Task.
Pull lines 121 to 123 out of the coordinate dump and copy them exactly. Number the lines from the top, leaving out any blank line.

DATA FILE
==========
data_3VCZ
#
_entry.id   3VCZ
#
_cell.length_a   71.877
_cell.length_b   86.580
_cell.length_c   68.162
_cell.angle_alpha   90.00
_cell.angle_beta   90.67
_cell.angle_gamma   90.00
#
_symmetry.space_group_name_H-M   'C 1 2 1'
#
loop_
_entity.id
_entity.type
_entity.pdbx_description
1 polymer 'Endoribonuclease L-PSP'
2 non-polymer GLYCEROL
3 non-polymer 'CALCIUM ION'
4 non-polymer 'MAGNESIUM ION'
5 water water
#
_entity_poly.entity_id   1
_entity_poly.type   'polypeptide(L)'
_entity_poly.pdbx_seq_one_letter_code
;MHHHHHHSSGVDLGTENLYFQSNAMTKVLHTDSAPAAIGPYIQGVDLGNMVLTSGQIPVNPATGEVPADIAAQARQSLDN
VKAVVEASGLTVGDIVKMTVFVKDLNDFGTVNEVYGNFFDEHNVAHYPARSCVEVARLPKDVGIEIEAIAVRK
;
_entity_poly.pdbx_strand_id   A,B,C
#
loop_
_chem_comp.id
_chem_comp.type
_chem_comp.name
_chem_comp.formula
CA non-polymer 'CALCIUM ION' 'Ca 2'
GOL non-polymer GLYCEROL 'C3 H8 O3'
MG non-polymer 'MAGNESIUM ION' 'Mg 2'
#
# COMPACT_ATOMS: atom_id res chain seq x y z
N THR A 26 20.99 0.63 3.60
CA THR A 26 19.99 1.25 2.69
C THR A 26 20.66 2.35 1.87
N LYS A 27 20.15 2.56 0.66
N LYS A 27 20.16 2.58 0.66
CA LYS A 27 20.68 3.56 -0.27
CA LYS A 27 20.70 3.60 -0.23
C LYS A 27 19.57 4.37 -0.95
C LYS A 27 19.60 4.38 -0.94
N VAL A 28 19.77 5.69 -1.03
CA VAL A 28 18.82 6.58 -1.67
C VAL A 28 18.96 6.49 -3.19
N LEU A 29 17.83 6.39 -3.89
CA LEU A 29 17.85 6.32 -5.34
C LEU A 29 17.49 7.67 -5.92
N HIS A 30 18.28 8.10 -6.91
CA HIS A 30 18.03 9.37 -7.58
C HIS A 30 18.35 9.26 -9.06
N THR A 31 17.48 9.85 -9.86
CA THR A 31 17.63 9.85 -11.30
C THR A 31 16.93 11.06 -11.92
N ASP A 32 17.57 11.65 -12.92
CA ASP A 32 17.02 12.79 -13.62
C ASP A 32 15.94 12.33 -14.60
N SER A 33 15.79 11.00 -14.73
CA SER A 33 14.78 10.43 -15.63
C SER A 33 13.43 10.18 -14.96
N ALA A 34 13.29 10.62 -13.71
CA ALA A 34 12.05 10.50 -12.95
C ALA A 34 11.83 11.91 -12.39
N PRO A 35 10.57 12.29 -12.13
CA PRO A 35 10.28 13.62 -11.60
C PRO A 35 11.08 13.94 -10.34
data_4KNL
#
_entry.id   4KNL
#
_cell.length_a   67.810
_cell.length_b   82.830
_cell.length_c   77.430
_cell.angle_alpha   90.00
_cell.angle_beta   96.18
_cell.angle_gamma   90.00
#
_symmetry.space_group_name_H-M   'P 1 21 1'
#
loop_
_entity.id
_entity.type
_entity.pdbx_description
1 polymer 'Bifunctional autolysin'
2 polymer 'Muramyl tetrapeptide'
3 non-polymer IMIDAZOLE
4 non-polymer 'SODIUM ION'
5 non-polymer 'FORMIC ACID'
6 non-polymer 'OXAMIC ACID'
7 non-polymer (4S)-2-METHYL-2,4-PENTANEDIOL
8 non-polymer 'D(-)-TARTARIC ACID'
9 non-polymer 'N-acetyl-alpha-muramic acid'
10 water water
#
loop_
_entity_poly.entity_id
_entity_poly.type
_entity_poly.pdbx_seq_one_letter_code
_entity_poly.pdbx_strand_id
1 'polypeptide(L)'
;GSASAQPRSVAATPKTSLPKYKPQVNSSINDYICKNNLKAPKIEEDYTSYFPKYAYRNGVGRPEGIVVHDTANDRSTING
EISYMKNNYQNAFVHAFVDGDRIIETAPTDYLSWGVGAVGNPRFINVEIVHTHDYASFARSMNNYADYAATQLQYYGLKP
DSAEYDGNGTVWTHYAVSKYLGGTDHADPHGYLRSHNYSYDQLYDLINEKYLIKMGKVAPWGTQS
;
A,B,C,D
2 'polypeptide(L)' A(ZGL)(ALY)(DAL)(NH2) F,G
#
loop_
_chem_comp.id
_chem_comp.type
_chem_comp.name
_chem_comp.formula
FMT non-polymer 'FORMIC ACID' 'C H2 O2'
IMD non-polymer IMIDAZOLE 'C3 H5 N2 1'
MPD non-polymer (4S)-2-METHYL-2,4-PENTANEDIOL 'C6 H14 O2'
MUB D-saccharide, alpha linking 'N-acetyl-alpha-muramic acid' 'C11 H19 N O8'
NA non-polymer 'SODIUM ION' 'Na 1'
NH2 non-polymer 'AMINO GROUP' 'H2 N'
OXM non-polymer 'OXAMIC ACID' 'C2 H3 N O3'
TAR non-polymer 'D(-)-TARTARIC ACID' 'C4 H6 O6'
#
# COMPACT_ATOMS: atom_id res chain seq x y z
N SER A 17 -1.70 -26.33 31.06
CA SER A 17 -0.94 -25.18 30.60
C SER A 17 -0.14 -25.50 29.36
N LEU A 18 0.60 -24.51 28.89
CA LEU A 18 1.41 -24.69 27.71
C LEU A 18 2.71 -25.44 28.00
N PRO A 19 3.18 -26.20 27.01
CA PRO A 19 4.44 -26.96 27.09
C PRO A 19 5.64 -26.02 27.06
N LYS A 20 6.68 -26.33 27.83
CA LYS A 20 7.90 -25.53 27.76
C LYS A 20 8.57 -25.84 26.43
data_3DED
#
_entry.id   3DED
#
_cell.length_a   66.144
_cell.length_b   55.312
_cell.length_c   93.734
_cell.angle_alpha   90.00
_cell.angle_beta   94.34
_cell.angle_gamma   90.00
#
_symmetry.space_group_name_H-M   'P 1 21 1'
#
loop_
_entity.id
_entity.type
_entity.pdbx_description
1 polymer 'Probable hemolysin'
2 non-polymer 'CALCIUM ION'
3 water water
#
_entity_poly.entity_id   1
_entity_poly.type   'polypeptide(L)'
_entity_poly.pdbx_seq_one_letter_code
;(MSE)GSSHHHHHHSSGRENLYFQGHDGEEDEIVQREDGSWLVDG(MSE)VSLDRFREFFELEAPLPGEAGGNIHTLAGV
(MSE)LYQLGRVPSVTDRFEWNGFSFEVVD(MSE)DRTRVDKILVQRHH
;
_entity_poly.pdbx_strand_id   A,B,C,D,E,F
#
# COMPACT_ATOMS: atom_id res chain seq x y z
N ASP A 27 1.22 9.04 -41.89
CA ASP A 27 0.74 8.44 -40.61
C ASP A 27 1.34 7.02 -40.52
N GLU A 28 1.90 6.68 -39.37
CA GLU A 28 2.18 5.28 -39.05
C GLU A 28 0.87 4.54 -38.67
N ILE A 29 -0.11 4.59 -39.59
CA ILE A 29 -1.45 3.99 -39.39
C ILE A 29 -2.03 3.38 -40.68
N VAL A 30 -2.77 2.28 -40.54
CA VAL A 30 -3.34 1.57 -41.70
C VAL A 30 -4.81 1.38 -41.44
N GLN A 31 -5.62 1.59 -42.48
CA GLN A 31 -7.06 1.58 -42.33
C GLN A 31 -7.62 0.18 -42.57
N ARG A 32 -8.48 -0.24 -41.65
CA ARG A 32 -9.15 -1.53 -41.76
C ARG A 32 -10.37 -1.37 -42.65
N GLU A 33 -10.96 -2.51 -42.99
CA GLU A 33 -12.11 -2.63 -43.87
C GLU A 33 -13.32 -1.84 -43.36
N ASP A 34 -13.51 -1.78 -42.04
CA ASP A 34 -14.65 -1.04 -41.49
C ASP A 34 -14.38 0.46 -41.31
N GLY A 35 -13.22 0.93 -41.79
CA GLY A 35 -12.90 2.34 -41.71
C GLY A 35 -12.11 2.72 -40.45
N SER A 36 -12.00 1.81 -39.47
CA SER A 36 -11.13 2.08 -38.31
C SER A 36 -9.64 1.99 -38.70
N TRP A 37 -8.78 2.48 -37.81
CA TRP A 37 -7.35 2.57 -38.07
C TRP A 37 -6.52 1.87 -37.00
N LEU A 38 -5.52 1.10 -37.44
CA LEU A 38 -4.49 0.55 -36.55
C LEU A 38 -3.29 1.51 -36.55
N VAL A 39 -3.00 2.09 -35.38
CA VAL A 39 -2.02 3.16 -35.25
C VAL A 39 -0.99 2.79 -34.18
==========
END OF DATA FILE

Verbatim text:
FMT non-polymer 'FORMIC ACID' 'C H2 O2'
IMD non-polymer IMIDAZOLE 'C3 H5 N2 1'
MPD non-polymer (4S)-2-METHYL-2,4-PENTANEDIOL 'C6 H14 O2'